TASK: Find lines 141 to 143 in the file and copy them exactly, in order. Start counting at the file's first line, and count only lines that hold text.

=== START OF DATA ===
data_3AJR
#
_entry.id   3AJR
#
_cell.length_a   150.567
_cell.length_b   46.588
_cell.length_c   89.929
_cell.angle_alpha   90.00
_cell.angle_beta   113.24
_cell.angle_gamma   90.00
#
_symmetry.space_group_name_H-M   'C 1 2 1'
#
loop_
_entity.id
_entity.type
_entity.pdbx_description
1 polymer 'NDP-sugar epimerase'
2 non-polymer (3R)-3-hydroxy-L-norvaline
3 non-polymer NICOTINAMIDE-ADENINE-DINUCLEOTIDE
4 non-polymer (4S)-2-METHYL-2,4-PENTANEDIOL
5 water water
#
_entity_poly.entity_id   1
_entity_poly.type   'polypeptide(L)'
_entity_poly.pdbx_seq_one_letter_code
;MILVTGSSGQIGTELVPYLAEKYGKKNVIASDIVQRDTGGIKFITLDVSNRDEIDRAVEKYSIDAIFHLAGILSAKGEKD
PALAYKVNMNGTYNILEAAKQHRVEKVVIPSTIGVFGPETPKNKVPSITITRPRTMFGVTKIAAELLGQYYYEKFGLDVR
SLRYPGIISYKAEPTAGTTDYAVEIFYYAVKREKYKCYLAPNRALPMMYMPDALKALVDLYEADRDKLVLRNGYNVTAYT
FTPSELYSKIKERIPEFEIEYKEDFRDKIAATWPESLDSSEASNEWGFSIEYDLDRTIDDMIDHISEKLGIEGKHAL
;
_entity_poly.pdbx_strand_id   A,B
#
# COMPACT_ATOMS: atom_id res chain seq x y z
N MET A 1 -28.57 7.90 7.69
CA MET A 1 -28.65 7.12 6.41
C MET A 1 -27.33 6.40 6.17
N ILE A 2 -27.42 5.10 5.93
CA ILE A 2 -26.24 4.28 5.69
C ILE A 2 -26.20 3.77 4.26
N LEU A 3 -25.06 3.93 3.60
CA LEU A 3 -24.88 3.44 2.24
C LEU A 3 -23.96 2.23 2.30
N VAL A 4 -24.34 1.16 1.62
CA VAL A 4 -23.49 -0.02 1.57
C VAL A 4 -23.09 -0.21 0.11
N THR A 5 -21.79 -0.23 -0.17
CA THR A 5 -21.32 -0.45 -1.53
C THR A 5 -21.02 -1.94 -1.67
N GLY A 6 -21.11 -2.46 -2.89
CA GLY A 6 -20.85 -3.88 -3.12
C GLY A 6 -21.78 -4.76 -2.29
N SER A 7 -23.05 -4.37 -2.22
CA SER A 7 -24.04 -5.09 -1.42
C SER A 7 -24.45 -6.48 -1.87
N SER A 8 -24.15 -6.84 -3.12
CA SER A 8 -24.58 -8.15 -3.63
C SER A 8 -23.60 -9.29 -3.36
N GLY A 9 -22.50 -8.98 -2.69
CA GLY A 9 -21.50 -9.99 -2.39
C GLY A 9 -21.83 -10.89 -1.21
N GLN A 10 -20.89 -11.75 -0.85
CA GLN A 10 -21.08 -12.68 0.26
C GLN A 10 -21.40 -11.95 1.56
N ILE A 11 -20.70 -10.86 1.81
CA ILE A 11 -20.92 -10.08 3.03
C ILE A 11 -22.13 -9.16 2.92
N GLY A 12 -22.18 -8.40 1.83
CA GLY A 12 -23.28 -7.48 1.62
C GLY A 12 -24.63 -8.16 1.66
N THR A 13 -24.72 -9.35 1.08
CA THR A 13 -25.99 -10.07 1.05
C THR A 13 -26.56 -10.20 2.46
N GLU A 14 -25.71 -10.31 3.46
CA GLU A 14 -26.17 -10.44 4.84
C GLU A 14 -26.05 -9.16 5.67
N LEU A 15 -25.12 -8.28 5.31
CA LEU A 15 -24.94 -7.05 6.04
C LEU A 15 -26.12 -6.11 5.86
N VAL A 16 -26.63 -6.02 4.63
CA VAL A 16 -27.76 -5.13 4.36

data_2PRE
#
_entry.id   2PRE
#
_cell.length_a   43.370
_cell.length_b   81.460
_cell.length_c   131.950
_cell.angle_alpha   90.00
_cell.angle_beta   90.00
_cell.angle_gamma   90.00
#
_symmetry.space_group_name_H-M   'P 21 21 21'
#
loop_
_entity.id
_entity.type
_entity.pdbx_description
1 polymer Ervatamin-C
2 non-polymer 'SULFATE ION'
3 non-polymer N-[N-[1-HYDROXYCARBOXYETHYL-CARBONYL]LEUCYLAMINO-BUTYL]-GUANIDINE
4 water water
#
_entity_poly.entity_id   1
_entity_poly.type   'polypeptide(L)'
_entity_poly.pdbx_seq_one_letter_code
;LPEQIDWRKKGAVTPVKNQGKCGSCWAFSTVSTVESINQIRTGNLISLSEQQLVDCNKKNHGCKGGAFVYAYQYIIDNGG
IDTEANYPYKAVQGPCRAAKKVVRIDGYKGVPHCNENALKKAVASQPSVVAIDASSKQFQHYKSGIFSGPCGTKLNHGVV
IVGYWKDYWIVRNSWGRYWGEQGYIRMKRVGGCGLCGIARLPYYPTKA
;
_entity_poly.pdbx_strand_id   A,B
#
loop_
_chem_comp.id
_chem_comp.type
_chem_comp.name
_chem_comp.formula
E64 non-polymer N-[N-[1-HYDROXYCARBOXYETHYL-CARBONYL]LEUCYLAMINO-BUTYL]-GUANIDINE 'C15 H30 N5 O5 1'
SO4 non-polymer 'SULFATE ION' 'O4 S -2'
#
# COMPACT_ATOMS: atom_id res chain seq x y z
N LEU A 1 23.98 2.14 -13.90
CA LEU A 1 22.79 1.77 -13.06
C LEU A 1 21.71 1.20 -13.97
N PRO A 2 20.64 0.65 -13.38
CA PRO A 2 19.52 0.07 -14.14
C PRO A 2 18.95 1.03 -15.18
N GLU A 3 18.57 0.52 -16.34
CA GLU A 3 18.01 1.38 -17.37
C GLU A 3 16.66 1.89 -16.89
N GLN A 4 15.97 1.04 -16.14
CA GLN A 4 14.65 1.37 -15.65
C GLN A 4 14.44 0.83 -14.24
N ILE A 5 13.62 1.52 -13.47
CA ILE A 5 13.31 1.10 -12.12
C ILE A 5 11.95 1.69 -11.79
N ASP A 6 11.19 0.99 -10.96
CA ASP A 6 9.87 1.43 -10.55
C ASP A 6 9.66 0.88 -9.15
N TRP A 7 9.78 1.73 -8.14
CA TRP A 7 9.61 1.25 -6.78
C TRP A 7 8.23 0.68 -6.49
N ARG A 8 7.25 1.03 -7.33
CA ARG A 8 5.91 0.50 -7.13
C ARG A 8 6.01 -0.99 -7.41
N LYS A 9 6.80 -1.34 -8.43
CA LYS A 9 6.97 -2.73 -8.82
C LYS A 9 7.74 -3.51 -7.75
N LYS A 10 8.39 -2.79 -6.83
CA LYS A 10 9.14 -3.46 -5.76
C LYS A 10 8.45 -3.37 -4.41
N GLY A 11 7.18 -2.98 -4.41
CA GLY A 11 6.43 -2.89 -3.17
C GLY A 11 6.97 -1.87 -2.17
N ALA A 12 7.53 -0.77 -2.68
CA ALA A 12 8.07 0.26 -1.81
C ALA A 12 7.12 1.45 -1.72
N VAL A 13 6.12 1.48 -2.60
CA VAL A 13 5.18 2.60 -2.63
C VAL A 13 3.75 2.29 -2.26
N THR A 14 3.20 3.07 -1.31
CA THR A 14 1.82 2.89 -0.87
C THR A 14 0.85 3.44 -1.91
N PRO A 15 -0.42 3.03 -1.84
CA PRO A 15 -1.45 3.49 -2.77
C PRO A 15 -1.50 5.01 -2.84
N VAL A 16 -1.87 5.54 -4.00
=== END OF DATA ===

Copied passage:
CA TRP A 7 9.61 1.25 -6.78
C TRP A 7 8.23 0.68 -6.49
N ARG A 8 7.25 1.03 -7.33